SERVES 6 / READY IN 30 MINUTES
Smoked coconut chips are delicious on just about anything. Sprinkle them over rice dishes, grilled vegetables, and even stir-fries. If you don’t have flaked coconut, substitute toasted sliced almonds or pine nuts mixed with the seasonings
Make the coconut chips: Preheat oven to 325 F. In medium bowl, combine oil, tamari, liquid smoke, smoked paprika, and salt. Whisk to blend. Add coconut and gently toss to evenly coat. Scatter thinly and evenly on parchment-lined baking sheet. Bake for 5 minutes. Gently stir and flip with spatula. Continue baking until golden, 4 to 6 more minutes, flipping and stirring often to prevent chips from baking unevenly. Watch carefully, as coconut can quickly burn. Remove and cool thoroughly. Chips will crisp up as they cool. They can be stored in tightly covered container at room temperature for up to 1 week.
Make the green goddess dressing: In blender or food processor, combine green goddess dressing ingredients. Blend until creamy, adding a little water as needed to make it pourable. Add a little more tamari or lime juice to taste, if desired. You should have about 1 cup of dressing. Dressing can be stored in tightly covered container in refrigerator for a couple of days.
Make the salad: Grease barbecue grill and preheat to medium high. Lightly brush husked cob of corn with oil. Place on grill and barbecue, turning cob often, until it is lightly charred and kernels are tender, about 5 to 8 minutes. If corn is charring too much, lower heat on a portion of grill and move cob to indirectly heated side of grill. Remove corn from grill to cool when tender.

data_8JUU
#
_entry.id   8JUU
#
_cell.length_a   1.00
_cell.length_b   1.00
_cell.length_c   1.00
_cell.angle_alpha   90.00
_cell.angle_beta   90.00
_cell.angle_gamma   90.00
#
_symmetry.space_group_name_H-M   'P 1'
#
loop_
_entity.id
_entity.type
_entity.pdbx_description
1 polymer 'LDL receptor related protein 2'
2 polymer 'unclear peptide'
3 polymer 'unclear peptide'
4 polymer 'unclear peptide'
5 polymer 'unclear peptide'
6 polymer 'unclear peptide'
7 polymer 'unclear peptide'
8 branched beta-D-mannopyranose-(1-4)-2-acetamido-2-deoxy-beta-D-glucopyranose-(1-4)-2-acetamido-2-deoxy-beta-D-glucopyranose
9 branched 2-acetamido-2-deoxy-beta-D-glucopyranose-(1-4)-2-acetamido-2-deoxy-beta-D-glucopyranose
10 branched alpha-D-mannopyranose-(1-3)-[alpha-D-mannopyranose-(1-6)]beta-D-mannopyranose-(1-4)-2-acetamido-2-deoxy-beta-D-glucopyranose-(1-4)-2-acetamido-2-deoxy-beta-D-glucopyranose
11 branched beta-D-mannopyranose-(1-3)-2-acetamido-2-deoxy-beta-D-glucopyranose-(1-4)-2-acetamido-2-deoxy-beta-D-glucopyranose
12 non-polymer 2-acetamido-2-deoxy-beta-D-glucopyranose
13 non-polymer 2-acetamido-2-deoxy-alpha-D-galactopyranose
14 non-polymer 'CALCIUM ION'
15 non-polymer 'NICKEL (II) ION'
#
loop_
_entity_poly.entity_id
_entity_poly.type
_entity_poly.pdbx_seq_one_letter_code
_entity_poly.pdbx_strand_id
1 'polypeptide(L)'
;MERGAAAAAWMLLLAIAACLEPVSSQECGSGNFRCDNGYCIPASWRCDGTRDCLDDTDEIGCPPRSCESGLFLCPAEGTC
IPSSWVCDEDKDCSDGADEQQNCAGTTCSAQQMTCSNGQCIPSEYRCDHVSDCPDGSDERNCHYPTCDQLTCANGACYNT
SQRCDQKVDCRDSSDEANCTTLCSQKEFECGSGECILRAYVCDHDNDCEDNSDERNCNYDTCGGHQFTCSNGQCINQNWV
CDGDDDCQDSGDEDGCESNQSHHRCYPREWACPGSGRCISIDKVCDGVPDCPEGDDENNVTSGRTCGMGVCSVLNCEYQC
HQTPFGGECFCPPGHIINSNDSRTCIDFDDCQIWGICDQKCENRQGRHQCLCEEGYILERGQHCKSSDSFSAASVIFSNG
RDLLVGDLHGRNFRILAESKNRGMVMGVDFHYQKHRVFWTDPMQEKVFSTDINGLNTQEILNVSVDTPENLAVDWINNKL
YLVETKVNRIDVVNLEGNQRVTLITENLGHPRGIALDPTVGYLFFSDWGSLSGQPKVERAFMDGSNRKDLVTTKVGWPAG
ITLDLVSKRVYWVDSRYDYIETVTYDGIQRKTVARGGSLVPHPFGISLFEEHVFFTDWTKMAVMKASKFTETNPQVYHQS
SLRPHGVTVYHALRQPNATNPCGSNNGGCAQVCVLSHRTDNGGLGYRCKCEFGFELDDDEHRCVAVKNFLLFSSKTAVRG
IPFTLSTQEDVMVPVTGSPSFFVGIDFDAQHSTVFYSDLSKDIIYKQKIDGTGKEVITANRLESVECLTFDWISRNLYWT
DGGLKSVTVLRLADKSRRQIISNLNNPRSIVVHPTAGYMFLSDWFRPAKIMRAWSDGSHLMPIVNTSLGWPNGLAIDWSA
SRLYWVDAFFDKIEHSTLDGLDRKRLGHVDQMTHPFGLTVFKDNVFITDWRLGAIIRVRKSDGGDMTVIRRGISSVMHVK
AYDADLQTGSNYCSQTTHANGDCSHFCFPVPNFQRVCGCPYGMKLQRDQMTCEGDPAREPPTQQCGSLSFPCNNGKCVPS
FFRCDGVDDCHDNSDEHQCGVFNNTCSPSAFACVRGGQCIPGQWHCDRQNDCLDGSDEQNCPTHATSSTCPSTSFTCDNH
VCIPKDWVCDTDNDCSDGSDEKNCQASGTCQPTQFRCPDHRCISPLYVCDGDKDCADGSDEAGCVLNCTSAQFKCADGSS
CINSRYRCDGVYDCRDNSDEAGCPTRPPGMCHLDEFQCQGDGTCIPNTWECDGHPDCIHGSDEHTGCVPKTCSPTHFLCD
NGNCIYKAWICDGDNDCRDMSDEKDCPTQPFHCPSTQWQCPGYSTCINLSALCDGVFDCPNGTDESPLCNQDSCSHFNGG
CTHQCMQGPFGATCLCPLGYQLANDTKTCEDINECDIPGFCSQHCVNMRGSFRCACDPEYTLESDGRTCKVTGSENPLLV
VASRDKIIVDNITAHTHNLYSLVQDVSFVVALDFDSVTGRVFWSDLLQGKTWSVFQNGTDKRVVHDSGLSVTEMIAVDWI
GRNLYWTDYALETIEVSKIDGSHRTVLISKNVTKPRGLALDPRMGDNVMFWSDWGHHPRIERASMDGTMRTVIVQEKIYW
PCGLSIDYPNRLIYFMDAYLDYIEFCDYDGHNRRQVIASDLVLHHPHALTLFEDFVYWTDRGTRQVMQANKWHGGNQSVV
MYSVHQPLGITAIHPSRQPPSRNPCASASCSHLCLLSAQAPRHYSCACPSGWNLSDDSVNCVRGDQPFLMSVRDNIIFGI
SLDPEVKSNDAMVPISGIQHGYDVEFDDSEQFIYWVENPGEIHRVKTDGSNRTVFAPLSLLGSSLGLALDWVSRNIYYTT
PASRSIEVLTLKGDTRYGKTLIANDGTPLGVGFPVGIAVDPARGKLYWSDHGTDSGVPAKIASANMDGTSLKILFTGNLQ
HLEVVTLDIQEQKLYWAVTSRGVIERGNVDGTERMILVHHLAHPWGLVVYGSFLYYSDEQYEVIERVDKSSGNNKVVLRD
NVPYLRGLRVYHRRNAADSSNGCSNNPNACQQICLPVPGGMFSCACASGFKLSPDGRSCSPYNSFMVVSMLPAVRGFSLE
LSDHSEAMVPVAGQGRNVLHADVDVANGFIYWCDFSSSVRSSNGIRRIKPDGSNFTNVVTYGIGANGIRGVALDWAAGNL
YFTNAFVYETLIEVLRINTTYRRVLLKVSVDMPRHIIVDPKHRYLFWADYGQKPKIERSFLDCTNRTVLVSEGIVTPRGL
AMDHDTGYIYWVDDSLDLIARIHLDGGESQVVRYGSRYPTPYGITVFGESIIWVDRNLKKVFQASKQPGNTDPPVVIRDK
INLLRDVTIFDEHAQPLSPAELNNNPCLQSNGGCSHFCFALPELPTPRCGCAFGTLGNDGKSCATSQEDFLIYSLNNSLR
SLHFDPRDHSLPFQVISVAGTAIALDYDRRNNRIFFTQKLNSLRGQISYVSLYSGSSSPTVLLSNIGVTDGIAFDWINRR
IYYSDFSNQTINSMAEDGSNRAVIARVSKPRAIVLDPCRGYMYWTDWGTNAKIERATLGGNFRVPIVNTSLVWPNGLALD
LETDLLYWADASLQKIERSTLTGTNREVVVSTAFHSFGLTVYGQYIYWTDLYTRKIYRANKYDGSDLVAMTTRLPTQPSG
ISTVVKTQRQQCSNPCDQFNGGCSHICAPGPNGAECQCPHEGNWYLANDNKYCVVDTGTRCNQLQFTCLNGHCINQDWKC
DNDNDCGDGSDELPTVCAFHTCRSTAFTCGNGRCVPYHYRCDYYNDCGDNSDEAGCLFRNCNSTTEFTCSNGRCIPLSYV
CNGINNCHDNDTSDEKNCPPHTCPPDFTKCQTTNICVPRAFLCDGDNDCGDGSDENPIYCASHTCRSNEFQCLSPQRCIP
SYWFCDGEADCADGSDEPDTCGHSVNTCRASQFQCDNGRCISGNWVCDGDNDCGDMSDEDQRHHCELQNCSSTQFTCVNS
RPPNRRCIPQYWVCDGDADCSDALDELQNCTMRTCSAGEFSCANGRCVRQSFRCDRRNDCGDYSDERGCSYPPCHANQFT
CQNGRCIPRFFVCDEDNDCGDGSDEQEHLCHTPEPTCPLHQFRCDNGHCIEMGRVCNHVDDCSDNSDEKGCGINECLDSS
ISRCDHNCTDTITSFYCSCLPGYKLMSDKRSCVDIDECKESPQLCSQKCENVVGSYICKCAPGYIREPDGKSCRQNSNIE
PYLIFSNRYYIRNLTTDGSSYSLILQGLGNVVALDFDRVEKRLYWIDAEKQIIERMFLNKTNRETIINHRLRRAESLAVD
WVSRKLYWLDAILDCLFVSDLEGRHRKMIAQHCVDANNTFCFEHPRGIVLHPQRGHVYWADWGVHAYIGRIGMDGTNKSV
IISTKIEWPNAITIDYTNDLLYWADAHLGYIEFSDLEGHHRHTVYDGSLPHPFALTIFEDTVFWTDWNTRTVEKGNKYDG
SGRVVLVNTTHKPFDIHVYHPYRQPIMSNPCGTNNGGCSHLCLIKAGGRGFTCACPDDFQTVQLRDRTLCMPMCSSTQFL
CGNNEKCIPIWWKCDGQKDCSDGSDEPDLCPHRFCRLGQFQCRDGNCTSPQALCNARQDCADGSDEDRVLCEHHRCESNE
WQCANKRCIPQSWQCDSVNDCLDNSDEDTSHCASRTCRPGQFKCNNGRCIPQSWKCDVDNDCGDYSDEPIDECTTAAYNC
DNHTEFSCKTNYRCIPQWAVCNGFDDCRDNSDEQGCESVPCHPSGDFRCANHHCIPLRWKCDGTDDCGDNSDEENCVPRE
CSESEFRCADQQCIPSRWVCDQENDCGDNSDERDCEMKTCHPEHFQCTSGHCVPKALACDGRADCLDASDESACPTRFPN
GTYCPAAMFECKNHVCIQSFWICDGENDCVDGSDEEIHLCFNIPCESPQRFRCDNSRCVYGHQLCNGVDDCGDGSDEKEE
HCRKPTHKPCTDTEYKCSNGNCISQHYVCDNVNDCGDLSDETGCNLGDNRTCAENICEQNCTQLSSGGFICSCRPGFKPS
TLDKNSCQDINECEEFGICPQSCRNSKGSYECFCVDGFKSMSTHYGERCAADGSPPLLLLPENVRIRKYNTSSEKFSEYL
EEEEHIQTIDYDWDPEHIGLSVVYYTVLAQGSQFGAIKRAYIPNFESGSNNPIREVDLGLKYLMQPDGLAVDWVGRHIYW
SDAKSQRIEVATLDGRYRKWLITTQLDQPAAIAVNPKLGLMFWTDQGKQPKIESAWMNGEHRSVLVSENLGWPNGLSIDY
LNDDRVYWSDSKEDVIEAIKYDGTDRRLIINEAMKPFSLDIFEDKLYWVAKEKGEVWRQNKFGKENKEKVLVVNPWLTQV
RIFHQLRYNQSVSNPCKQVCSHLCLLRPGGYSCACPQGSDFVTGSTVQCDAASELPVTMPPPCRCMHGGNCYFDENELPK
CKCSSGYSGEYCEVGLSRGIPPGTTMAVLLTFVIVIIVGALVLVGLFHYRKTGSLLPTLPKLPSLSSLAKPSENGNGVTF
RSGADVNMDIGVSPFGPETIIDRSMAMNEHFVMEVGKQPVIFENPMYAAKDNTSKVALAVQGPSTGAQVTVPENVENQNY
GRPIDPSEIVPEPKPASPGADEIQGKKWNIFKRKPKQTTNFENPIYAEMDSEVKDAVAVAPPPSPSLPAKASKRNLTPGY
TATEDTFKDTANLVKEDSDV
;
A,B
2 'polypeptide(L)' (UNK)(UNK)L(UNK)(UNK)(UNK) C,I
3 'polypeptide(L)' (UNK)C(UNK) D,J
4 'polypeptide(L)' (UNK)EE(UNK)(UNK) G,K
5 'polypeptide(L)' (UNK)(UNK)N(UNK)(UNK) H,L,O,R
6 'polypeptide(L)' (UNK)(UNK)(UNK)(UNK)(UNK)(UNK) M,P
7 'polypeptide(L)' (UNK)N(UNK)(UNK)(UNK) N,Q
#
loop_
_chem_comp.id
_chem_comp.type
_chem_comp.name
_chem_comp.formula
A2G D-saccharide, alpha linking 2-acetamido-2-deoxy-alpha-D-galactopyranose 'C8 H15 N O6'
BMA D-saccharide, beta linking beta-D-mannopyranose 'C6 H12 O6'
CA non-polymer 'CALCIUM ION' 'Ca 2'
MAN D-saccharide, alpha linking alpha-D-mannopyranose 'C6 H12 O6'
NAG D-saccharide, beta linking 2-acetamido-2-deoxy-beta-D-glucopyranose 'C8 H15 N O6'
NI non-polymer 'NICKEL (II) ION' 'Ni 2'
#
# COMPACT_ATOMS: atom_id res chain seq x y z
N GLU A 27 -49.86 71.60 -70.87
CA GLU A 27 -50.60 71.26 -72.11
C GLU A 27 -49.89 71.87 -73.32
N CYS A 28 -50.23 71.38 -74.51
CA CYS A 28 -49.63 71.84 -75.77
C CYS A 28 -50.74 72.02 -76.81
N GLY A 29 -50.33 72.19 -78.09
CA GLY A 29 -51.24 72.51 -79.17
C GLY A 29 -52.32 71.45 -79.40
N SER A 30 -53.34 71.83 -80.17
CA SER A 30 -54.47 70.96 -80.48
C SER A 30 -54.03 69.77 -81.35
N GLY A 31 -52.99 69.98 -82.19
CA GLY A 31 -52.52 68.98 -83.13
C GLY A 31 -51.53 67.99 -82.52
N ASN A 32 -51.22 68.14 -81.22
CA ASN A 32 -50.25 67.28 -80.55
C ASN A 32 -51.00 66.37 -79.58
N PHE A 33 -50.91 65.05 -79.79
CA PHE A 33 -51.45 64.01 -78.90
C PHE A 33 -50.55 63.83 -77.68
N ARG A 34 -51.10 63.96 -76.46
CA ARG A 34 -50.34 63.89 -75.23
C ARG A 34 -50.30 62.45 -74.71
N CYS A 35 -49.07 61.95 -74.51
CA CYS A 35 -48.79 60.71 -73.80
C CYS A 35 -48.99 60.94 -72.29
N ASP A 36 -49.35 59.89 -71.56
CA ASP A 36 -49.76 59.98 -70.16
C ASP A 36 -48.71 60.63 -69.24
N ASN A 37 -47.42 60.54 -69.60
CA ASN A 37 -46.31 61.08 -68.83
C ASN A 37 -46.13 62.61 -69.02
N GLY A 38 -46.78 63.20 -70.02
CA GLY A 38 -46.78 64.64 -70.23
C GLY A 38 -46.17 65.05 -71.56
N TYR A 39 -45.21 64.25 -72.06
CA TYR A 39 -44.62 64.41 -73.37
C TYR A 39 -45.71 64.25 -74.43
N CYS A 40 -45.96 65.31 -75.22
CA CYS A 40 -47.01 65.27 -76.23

Cut lettuce heads in half lengthwise. Lightly brush cut sides with oil. Place cut side down on preheated grill and barbecue just until cut sides are lightly charred, about 3 to 5 minutes, depending on intensity of heat from barbecue. Using tongs, remove lettuce from grill and place cut side up on serving platter. Shave chunks of grilled corn over top and scatter with tomatoes and green onions. Drizzle with 1/2 cup green goddess dressing and sprinkle with half the coconut chips, reserving remaining dressing and chips for another time.
This vibrant soup is a soul-soothing hug in a bowl. Blue and purple fruits and vegetables contain powerful antioxidants called anthocyanins that promote health and proper brain function. Apple swap Try swapping out the apples in this recipe for pears. Just like the apples, the subtle sweetness of pears helps balance out the earthiness of the cabbage.
Deep green fruits and vegetables are high on the list of health-promoting foods. Green foods have been shown to contain high amounts of antioxidants and nutrients that promote good cardiovascular health and can inhibit certain carcinogens. Serve this frittata alongside a leafy green salad for an unbeatable green culinary experience. Versatile leftovers Any leftover frittata makes a wonderful filling for a sandwich along with other thinly sliced vegetables you have on hand and a smear of hummus.
This creamy dip will be your go-to for dunking vegetables or for spooning over roast chicken or root vegetables as a sauce. Compounds found in fennel have been shown to stimulate the production of T-cells in our body, which, in turn, may help improve our immune response to infections. If white is right If you would like to stay on the white theme, try serving this dip with an array of white vegetables such as endive leaves, jicama sticks, daikon rounds, steamed nugget potatoes, and cauliflower florets.
The stars of this delicious curry dish are yellow and orange fruits and vegetables, which are high in a form of carotenoids called xanthophylls. These compounds have more of a yellow pigment as opposed to their orangier cousins, the carotenes. While a powerful antioxidant, xanthophylls are mostly associated with maintaining good eye health. Mix and match This curry is easily adaptable to whichever vegetables you have on hand. Experiment to find your favourite combination.